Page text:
ANDR´E PIERRE COLOMBAT
that they be broadcastonly after his death.However, in 1994, Deleuze ﬁnallyagreedto the public airing of his interviews with Claire Parnet after declaringto the director Pierre-Andr´e Boutang: “Considering my actual state, it is alittle bit as if I were already gone” (Boutang 58). As I will try to show,these words now give a certain Spinozist meaning to Deleuze’s suicide. FewFrench newspapers or magazines gave signiﬁcant space to the substantialreactionsofvariousintellectuals,philosophersandfriendstoDeleuze’sdeath.Considering Deleuze’s repeated and violent criticism of the French media,popular French literary TV shows and the rather negative role of journalistsin modern thought in general, such a limited reaction was not surprising.
The ﬁrst signiﬁcant series of articles was published in
(Novem-ber 6), in the now bankrupt
(November 6), and in
(November 7). Some of these ﬁrst reactions try to explain Deleuze’s suicidephilosophically (A. de G.). They recall Foucault’s deep and reciprocal admi-ration for Deleuze (“The most philosophical of the philosophers”, “Le plusphilosophedesphilosophes,”“OnedaymaybeourcenturywillbeDeleuzean”“Unjourpeut-ˆetrelesi`ecleseradeleuzien,”etc.).Mostofall,justasSpinoza’swork was praised by Deleuze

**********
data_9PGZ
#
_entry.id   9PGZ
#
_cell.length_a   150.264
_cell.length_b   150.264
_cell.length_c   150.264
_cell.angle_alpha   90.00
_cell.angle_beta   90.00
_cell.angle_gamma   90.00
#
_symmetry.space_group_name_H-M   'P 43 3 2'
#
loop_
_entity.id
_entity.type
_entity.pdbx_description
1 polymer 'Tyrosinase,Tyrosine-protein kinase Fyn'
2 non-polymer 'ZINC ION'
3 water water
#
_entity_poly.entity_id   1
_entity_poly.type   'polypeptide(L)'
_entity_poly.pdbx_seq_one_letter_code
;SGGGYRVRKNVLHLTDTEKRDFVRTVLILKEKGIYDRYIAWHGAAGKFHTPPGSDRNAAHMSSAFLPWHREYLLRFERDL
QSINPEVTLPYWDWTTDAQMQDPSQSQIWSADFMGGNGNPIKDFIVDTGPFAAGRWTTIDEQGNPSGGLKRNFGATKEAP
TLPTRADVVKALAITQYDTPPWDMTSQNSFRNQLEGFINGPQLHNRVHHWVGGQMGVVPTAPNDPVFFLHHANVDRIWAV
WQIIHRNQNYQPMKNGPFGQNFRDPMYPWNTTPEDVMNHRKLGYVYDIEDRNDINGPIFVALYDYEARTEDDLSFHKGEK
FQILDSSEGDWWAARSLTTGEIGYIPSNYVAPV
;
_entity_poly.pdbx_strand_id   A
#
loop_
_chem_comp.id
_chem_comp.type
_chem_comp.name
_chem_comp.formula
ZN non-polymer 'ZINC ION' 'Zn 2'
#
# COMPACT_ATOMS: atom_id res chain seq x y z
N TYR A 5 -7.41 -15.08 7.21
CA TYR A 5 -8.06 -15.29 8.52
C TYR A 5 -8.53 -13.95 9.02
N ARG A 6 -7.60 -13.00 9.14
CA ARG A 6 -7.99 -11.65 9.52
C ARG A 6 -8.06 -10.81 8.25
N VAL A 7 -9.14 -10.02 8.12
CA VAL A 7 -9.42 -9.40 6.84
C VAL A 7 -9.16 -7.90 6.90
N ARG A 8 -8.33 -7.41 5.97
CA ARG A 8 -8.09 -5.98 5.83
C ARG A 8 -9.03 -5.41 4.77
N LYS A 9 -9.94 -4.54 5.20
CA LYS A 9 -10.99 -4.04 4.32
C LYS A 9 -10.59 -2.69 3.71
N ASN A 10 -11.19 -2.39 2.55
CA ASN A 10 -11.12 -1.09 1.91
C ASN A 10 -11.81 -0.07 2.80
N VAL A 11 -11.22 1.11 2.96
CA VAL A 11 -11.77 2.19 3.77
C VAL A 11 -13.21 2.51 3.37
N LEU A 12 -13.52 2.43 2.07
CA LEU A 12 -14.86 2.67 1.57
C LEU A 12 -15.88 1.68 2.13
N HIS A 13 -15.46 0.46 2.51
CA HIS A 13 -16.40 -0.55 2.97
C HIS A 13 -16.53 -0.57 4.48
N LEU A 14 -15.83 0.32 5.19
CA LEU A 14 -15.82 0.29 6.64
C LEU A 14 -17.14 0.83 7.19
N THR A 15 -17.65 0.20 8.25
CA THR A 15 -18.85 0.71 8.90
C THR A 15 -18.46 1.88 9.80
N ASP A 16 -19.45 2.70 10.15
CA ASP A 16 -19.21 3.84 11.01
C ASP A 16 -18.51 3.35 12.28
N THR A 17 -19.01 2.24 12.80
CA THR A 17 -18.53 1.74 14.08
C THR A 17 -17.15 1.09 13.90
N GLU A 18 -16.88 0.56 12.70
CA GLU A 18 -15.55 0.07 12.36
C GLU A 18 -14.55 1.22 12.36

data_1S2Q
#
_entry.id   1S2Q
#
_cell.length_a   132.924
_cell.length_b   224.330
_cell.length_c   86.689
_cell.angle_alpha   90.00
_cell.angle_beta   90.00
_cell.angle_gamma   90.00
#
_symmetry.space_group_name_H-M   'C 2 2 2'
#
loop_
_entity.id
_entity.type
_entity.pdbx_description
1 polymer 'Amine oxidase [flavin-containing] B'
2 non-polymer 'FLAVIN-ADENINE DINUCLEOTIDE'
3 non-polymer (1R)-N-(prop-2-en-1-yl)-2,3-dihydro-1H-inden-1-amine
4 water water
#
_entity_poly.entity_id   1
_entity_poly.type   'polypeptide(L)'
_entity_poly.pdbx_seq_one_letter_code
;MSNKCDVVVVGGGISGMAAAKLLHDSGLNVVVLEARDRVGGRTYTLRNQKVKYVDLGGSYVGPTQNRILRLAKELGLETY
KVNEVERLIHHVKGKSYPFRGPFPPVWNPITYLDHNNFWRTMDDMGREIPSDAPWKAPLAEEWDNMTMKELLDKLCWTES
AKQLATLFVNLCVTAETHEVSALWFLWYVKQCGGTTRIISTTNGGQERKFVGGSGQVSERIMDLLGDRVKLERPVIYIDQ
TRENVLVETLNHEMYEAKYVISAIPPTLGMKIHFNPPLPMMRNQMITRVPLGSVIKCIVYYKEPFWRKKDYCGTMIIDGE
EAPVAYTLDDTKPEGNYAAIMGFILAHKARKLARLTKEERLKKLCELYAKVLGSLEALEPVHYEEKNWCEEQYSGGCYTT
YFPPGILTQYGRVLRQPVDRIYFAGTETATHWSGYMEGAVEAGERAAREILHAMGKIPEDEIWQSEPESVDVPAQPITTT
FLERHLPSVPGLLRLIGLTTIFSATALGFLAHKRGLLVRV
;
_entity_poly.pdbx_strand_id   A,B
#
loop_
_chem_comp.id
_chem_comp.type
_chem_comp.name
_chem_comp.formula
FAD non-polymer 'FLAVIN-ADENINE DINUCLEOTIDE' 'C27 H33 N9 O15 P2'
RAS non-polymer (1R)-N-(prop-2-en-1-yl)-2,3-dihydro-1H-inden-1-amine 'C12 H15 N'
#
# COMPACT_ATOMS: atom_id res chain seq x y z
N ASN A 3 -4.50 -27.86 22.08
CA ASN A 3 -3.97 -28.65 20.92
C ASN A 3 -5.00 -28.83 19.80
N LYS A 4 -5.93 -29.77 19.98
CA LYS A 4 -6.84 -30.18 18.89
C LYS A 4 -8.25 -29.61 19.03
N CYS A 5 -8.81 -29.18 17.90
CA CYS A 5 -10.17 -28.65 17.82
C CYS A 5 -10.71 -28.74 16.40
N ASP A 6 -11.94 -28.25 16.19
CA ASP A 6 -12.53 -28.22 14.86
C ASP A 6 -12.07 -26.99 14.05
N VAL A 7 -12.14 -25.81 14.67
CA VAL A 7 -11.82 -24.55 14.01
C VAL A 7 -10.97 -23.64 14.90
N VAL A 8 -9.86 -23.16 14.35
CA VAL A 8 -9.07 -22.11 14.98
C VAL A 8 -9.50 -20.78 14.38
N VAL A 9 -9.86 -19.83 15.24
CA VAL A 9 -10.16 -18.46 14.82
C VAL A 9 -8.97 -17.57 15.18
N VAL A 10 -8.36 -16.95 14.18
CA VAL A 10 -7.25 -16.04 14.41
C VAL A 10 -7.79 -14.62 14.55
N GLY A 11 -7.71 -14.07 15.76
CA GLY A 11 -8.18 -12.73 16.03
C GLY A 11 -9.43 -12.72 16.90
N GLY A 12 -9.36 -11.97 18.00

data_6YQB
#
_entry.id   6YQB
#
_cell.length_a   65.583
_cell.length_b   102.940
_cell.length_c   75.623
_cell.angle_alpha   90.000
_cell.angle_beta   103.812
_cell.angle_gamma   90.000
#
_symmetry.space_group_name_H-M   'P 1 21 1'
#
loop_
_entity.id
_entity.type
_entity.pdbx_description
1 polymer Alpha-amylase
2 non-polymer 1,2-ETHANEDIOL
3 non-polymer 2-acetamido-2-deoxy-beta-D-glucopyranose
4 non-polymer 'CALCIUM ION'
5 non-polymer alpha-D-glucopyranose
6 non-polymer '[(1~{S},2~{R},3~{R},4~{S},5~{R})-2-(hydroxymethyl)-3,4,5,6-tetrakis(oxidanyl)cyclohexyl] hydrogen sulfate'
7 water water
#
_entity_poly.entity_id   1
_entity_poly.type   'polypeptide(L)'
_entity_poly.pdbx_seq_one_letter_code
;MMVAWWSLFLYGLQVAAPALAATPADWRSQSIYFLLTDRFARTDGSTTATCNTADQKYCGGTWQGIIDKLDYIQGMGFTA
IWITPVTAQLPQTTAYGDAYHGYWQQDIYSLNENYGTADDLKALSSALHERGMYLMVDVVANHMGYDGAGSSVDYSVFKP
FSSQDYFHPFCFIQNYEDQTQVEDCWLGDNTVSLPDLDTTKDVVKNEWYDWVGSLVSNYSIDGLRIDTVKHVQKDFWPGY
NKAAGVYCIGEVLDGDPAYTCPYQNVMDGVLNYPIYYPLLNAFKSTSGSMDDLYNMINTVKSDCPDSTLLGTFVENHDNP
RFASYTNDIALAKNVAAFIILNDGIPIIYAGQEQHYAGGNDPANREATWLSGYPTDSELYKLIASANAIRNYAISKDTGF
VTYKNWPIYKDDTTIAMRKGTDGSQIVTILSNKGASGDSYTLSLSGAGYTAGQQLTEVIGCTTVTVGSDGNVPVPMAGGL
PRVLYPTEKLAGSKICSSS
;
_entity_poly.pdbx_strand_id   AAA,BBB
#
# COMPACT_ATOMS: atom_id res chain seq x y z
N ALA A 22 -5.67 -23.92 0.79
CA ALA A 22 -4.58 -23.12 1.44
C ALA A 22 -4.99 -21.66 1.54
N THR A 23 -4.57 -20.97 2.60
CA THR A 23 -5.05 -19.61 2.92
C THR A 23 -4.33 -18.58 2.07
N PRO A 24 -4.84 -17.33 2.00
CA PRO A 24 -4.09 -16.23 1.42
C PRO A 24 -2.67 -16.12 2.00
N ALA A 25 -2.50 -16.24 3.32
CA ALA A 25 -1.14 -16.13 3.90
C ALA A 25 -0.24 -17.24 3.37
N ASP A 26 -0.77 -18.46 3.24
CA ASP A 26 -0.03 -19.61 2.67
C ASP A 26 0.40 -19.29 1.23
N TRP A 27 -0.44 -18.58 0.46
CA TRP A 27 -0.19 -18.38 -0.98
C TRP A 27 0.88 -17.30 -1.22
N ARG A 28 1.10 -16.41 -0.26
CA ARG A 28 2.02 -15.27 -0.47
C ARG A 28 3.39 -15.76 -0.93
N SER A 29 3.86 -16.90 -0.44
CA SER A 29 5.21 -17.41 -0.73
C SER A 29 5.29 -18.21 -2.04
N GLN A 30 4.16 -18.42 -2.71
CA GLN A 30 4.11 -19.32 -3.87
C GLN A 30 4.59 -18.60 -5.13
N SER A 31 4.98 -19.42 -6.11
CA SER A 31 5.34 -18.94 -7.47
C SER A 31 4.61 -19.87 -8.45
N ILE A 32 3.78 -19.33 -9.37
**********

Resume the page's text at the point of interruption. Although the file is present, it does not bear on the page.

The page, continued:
, Deleuze’s own work, style and teaching arepraised because they force readers and students to think. Deleuze’s “style”acts like a strong wind pushing you in the back. Reading Deleuze is likeclimbing on a witch’s broom (Maggiori, Lefort, Droit, Memo).
Deleuze’swork is praised also for analyzing a large variety of works and subjects withan attention that is always renewed, totally open and free of preconceivednotions (Ganville, interview with Daney). Of course several articles summa-rize Deleuze’swork accordingto its successiveorientationsor to thedifferentpossible portraits of Deleuze as a professor, a Nietzscheanof the post-sixties,a historian of philosophy, a creative philosopher, etc. (Lefort, Droit, Memo,Maggiori).Thesecondsigniﬁcantseriesofarticleswaswrittenmostlybyfriends,someofwhomwerecolleagues,whoknewDeleuzeandadmiredhiswork,includingDerrida and Lyotard (
, November 7;
, November 7;
, November 10). These articles contain more grief and sometimes aprofound sense of loss both on the personal and intellectual level (Nancy,Lyotard, Derrida, Veyne, Agamben, Faye). However, to temper this sorrow,they all recall and praise Deleuze’s characteristic sense of humor, irony andsarcasm, the assertive forces of his teaching and writing, the charm of hissmile and of his raspy voice.
published two very informativearticles as well on the “considerable inﬂuence” of Deleuze’s work in theUnited States (Kritzman) and its lack of inﬂuence in Japan (Uno). One hasto wonder however why this newspaper concentrated only on these twocountries it is as if, for
,Deleuze’s work had to be evaluated mainly